Here’s Why Unproductive Time Isn’t Always Bad
And don’t feel guilty about it.
What is free time? It’s time that you have to spend however you’d like, right?
How do you spend your free time? For me, it’s usually spent writing or catching up on personal work such as this blog or social media for my publishing startup.
I don’t get paid for any of my personal work — not yet, at least.
I’ve accepted this and I enjoy the work enough that, most of the time, I hardly notice I’m dedicating all my free time to it. My craft gets better every day.
Still, there are times I wish I could get away from it all without thinking about it. I have this constant pressure inside me that I’m sure many people are familiar with. It’s a pressure to get things done and be productive with my time.
Society’s age-old misconception
There’s a misconception throughout societies. It says having too much free time equates to laziness. If you’re not spending the time doing what you’re obligated to do rather than what you want to do, then you have no drive.
I disagree, though, I struggle to rid myself of the pressure.
I believe free time spent doing what you want to do can lead to more creativity. If you allow yourself to free the mind and take a break from the busy work, you will have time to think for yourself. That’s my belief.
I trick myself into working toward my aspirations as a way to release my creative energy. However, this isn’t allowing the development of more creative ideas, it’s only giving me time to put an old idea to paper.
To advance creatively, I need to give myself the time and space to do so. Although I’m bettering myself, I don’t allow myself enough opportunity to do what I want. At least, not without an intense feeling of guilt.
Spending time doing what you want is not laziness. I repeat, spending time doing what you want to do should not be looked upon as laziness.
Taking back my free time
Today is a prime example of how I’m feeling about my free time. I woke up this morning unmotivated. I started to write this blog post but couldn’t find the words.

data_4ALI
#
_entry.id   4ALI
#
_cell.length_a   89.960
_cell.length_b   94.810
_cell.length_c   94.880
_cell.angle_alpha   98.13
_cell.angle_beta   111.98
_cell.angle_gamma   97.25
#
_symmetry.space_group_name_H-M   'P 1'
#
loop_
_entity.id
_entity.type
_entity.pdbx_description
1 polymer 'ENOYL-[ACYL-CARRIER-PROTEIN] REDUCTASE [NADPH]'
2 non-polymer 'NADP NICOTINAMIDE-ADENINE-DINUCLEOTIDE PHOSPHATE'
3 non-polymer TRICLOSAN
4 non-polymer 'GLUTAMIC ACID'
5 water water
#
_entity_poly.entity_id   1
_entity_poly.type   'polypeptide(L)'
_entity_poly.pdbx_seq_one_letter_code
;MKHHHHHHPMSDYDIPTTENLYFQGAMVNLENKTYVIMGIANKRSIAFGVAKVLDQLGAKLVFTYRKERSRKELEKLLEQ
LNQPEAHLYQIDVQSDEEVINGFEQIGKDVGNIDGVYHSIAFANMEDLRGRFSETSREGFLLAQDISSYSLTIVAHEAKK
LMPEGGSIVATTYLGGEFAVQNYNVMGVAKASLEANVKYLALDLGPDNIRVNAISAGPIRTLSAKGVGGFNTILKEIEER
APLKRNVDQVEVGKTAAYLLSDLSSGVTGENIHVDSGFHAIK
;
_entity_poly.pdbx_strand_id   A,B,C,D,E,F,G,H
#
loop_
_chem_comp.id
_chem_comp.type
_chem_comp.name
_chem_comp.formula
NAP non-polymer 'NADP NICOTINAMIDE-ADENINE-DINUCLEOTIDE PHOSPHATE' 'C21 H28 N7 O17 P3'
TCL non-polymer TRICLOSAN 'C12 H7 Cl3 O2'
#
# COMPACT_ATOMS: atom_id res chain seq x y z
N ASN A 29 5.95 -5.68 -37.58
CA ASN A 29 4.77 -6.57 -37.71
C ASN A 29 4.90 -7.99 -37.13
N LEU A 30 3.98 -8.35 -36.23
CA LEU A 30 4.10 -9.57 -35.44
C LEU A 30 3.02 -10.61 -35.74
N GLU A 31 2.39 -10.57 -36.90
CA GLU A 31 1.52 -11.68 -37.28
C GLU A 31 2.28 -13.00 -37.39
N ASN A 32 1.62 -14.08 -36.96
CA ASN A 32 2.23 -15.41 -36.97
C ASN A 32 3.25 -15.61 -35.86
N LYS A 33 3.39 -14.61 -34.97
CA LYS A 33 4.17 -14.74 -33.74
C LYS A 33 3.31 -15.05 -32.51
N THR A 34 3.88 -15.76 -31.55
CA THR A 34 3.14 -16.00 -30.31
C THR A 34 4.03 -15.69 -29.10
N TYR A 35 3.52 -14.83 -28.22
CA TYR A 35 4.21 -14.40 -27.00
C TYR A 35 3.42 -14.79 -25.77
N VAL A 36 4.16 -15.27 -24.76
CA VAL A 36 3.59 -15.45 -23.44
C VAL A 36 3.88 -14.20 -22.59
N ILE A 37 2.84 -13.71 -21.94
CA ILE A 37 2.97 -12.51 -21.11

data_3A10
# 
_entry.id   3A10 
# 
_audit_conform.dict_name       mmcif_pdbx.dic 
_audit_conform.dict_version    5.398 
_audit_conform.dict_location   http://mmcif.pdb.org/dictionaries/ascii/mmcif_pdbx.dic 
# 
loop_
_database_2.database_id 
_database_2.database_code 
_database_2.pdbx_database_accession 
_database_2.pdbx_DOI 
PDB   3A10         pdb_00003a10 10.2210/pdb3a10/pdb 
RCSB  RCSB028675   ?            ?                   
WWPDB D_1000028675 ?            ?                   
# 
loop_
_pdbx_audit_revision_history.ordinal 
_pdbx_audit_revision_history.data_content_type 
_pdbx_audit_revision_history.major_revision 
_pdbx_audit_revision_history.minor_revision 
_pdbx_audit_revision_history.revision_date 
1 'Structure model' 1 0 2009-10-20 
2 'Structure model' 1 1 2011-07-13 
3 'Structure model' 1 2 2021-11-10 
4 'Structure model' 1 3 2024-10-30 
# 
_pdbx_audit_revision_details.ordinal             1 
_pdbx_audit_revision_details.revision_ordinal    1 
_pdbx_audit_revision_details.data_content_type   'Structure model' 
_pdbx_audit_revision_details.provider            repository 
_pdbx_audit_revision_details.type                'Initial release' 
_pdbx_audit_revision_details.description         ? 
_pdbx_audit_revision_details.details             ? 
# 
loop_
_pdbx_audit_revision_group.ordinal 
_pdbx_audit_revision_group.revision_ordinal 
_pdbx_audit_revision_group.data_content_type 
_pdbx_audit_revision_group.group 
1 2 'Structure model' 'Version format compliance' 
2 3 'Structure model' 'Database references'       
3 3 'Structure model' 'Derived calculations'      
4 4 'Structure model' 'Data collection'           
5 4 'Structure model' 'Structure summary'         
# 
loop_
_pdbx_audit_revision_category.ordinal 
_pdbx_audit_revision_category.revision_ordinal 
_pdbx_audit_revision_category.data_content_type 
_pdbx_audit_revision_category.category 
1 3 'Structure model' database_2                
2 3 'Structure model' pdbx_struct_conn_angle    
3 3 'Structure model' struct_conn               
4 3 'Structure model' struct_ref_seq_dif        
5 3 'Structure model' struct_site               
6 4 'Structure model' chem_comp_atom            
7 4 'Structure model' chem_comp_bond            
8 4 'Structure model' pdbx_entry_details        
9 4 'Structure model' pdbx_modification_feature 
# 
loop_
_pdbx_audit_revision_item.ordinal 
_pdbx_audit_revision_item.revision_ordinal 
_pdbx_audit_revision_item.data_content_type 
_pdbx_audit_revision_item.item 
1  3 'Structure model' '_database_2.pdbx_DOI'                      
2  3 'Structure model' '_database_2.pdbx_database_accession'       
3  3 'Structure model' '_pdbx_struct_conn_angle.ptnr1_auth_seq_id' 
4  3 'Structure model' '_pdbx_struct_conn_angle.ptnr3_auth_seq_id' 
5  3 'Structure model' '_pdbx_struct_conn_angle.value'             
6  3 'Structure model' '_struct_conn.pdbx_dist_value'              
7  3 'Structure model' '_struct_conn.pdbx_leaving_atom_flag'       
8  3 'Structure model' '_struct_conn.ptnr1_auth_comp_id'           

I never really got going on my other work either which happens sometimes. The motivation isn’t always there when you need it and I don’t like putting out unmotivated work.
Instead, I spent the morning conversing on the phone with an old friend. The conversation we had was inspirational and moving. I hung up the phone with a new attitude.
Yet, it was past noon and I still hadn’t much to show for the day. A half a blog post, a few hundred words — that’s it. How come I felt so unproductive?
I found new inspiration, but inspiration isn’t measurable. Therefore, I didn’t feel productive.
Production has to be quantifiable in this world or else its considered unproductive. It made my morning feel lazy.
I can’t help but think that I shouldn’t feel like this. Not every day can be as productive as your most productive day.
This month, I will make it a goal to spend time doing things that free my creative mind. Photography, for example, is one thing that I do for enjoyment that gives me a lot of positive energy.
This blog post, as another example, is something I feel obligated to write. Google likes to see consistent content.
I will rid myself of the fear of ‘wasting time’. There’s no such thing as wasting time if you’re freeing your mind. It needs a break every once in a while, too.
I don’t often take breaks during working hours. I’d like to change that.
There is something positive to gain from free time that I’m not taking advantage of well enough. I want to find that advantage.
Questions to ask yourself
What are you putting off out of fear? If you’re constantly waiting for the right time, isn’t that fear?
What are the potential consequences of taking action on that fear?
On a scale of 1–10, how permanent would the consequences of that action be? How likely would it be that you could return to the very spot you are now after acting on that fear?
Why is professional gain so sought after?
Instead, think about this question: What would you do on a day-to-day basis if you had $1,000,000 in the bank? Would your time be spent differently? Would you treat free time more casually?
Winning back your free-time
It takes courage to do what you’re told not to do, but it can only be accomplished by taking the first step. Do something today that produces nothing and enjoy it. Win back your free-time by doing things for yourself.
There’s a lot that needs to be looked at how we spend our time and why. Our days on this earth are valuable, much more than we treat them.
Our time is precious but we treat it as a hustle. There are other thoughts in my mind, but the gist has been written.
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** This article was originally published at www.adamcheshier.com **